Police pay became a hot topic of discussion over the past two weeks with the release of a Mexican government report breaking down police salary by state. The disparities are stark -- with police officers in Tamaulipas earning monthly salary of just $268, while their counterparts in Aguascalientes bring home about $1,342 a month.
An obvious question is how does this affect crime and violence? The answer is less obvious. Overall, the data shows no straightforward correlation. Patrick Corcoran lays out many other factors that affect public safety, including each officer’s moral compass, the chances of getting caught the severity of the punishment. Daniel Sabet’s study on corruption within the Tijuana police makes this point, laying out the complicated calculus behind an officer’s decision to fall in (or not) with the bad guys.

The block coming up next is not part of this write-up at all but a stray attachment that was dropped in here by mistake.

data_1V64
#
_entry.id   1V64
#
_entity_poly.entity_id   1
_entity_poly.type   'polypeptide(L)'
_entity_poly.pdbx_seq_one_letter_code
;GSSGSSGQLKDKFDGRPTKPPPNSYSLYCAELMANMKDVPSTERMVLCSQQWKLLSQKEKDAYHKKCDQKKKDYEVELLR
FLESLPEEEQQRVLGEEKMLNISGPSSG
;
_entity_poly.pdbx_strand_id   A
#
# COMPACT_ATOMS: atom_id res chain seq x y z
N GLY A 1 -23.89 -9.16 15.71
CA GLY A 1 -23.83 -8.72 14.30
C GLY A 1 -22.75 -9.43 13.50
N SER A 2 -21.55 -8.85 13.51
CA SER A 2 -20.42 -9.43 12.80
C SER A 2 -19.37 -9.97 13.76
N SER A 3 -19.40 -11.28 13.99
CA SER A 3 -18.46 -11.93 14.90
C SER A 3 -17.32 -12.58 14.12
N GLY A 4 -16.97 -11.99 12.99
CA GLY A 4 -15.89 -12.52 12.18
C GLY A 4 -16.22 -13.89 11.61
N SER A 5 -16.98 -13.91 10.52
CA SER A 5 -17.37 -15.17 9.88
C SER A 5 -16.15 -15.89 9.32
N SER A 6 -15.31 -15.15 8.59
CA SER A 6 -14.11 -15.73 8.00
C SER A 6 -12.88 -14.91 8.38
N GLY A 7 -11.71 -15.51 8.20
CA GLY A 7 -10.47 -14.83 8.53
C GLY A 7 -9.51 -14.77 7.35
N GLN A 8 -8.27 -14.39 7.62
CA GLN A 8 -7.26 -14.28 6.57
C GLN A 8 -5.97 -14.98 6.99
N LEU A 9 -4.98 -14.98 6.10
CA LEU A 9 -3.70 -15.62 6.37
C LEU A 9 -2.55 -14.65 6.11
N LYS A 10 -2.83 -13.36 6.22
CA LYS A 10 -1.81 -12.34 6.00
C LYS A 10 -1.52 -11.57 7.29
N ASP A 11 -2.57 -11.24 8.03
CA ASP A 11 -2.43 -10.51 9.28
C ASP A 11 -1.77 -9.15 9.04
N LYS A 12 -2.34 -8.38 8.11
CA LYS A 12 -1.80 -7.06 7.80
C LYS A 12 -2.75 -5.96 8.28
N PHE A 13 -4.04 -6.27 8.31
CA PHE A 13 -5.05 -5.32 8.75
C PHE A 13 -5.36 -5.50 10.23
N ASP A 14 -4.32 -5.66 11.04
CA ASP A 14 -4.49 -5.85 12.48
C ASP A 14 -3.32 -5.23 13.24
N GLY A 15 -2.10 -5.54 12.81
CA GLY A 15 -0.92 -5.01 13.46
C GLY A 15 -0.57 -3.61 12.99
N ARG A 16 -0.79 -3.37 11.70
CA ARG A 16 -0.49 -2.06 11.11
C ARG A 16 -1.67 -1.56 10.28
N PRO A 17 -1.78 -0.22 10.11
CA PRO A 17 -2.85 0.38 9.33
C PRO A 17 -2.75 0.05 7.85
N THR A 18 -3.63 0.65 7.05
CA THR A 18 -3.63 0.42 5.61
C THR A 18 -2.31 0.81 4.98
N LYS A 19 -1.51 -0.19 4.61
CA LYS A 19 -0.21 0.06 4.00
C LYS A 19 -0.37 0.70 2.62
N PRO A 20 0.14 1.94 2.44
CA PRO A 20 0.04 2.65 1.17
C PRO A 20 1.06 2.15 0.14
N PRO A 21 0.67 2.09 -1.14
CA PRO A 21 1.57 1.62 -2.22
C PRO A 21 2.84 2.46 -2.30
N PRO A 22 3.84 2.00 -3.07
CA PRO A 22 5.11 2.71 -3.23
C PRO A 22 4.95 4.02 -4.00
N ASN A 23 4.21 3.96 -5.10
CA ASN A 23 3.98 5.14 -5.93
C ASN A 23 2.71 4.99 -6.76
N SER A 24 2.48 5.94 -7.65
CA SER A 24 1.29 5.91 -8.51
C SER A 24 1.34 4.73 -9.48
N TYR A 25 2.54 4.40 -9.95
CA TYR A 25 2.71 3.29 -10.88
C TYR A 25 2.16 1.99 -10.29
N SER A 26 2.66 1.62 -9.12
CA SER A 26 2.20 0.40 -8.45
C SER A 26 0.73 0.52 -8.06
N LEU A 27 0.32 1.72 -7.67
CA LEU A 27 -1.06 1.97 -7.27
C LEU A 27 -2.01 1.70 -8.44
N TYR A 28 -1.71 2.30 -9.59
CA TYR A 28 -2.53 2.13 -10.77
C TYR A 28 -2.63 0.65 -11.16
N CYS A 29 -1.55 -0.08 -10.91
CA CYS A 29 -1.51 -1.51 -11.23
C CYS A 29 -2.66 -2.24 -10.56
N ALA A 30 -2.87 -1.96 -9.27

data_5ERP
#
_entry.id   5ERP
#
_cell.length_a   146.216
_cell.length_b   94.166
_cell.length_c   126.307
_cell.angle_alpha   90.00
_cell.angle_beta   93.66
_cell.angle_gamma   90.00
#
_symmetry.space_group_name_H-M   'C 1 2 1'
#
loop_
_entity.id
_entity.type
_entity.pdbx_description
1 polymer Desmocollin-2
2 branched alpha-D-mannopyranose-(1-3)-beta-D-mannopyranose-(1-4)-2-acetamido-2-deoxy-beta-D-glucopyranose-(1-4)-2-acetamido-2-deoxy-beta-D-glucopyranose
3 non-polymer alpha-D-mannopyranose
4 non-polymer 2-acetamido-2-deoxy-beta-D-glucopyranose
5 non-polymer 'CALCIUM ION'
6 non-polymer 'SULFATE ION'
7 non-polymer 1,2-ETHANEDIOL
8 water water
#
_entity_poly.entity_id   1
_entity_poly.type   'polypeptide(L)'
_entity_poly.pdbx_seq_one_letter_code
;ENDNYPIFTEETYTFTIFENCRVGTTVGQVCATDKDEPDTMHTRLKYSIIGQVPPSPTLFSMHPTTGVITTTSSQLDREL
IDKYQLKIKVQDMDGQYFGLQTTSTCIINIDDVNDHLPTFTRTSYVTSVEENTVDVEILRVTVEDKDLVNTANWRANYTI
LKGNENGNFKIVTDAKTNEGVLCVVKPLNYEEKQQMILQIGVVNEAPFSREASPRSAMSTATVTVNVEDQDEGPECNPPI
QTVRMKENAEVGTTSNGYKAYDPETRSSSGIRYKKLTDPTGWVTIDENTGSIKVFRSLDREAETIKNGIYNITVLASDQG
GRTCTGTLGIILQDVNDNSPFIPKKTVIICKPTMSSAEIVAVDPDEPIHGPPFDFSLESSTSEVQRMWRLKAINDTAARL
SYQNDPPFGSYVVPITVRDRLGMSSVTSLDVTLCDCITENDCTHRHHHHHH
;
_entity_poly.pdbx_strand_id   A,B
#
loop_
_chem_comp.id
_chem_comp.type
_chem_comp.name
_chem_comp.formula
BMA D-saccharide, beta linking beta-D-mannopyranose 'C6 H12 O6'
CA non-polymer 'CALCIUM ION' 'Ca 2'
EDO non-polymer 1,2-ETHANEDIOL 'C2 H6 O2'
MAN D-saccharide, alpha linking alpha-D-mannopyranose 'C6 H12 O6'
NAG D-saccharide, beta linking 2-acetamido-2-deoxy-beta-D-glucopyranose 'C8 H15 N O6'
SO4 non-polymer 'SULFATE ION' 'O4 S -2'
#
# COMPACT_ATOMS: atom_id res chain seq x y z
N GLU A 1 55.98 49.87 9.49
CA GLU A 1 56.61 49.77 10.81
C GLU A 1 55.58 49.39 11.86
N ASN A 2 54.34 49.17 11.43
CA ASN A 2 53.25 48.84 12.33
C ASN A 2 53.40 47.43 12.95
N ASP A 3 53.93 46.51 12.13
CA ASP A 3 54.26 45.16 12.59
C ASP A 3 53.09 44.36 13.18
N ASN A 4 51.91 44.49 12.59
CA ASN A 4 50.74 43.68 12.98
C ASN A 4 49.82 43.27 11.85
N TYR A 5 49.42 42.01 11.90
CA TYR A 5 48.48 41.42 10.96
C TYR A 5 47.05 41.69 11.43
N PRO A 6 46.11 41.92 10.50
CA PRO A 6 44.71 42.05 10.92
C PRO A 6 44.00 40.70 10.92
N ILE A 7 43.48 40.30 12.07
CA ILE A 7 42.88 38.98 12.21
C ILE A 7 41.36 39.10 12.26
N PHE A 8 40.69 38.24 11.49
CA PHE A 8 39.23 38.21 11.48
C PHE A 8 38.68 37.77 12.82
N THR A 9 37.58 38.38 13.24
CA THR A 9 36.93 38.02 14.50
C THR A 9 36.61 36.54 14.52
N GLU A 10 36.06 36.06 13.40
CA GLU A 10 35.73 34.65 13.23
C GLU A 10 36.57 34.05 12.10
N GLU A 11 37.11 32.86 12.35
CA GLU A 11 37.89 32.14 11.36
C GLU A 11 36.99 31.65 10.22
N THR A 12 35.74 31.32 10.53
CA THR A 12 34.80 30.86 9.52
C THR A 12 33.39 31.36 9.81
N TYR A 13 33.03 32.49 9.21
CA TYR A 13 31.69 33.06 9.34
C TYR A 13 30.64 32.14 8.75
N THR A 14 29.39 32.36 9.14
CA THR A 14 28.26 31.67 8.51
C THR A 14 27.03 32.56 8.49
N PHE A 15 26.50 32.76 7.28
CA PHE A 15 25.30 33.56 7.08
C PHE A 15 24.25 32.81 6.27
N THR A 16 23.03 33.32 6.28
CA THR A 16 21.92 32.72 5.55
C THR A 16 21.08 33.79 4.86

Still, the graph below of police salary vs. homicide rate by state suggests that police pay does matter. While we see a lot of variation at the low and the middle end of the scale, high salaries and low violence are strongly correlated. The top nine payers-- including states that are in drug traffickers’ line of fire (e.g. Baja California) -- have relatively few murders per capita. While not the only and last word, this should encourage lagging state governments to rethink their spending priorities.